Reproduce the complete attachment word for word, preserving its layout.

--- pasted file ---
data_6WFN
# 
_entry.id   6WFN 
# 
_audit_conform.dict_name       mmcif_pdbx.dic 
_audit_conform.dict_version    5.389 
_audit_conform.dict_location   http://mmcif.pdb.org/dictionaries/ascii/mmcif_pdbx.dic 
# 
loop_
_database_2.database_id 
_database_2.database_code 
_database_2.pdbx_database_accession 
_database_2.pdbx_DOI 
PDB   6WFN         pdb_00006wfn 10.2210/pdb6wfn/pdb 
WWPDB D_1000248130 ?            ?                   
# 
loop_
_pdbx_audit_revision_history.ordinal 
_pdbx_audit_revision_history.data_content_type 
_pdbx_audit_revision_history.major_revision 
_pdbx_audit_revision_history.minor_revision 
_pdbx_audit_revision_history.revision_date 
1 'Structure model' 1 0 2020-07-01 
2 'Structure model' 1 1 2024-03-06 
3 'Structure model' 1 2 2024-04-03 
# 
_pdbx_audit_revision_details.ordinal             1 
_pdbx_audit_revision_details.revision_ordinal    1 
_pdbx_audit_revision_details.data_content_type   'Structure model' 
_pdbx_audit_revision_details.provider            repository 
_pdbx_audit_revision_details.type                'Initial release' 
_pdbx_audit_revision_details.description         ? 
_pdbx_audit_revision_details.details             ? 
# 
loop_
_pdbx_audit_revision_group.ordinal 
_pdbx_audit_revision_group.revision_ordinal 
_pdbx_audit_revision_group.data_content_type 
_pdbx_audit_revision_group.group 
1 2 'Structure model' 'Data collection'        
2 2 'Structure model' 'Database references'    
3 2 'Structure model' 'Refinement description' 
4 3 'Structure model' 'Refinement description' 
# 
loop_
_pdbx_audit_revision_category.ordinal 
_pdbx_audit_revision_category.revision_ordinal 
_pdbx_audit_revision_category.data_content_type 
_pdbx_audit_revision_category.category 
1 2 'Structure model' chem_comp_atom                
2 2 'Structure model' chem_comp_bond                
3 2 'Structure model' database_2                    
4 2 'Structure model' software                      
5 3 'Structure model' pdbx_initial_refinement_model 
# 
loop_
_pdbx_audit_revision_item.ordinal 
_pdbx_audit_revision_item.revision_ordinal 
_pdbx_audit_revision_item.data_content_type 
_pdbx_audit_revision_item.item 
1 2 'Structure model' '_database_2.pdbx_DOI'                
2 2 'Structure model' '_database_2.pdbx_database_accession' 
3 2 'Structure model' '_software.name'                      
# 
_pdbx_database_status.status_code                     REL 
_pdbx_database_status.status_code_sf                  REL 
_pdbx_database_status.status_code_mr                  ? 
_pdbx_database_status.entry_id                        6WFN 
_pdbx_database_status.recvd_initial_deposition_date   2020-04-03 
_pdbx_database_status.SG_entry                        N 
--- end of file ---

data_6WFN
# 
_entry.id   6WFN 
# 
_audit_conform.dict_name       mmcif_pdbx.dic 
_audit_conform.dict_version    5.389 
_audit_conform.dict_location   http://mmcif.pdb.org/dictionaries/ascii/mmcif_pdbx.dic 
# 
loop_
_database_2.database_id 
_database_2.database_code 
_database_2.pdbx_database_accession 
_database_2.pdbx_DOI 
PDB   6WFN         pdb_00006wfn 10.2210/pdb6wfn/pdb 
WWPDB D_1000248130 ?            ?                   
# 
loop_
_pdbx_audit_revision_history.ordinal 
_pdbx_audit_revision_history.data_content_type 
_pdbx_audit_revision_history.major_revision 
_pdbx_audit_revision_history.minor_revision 
_pdbx_audit_revision_history.revision_date 
1 'Structure model' 1 0 2020-07-01 
2 'Structure model' 1 1 2024-03-06 
3 'Structure model' 1 2 2024-04-03 
# 
_pdbx_audit_revision_details.ordinal             1 
_pdbx_audit_revision_details.revision_ordinal    1 
_pdbx_audit_revision_details.data_content_type   'Structure model' 
_pdbx_audit_revision_details.provider            repository 
_pdbx_audit_revision_details.type                'Initial release' 
_pdbx_audit_revision_details.description         ? 
_pdbx_audit_revision_details.details             ? 
# 
loop_
_pdbx_audit_revision_group.ordinal 
_pdbx_audit_revision_group.revision_ordinal 
_pdbx_audit_revision_group.data_content_type 
_pdbx_audit_revision_group.group 
1 2 'Structure model' 'Data collection'        
2 2 'Structure model' 'Database references'    
3 2 'Structure model' 'Refinement description' 
4 3 'Structure model' 'Refinement description' 
# 
loop_
_pdbx_audit_revision_category.ordinal 
_pdbx_audit_revision_category.revision_ordinal 
_pdbx_audit_revision_category.data_content_type 
_pdbx_audit_revision_category.category 
1 2 'Structure model' chem_comp_atom                
2 2 'Structure model' chem_comp_bond                
3 2 'Structure model' database_2                    
4 2 'Structure model' software                      
5 3 'Structure model' pdbx_initial_refinement_model 
# 
loop_
_pdbx_audit_revision_item.ordinal 
_pdbx_audit_revision_item.revision_ordinal 
_pdbx_audit_revision_item.data_content_type 
_pdbx_audit_revision_item.item 
1 2 'Structure model' '_database_2.pdbx_DOI'                
2 2 'Structure model' '_database_2.pdbx_database_accession' 
3 2 'Structure model' '_software.name'                      
# 
_pdbx_database_status.status_code                     REL 
_pdbx_database_status.status_code_sf                  REL 
_pdbx_database_status.status_code_mr                  ? 
_pdbx_database_status.entry_id                        6WFN 
_pdbx_database_status.recvd_initial_deposition_date   2020-04-03 
_pdbx_database_status.SG_entry                        N 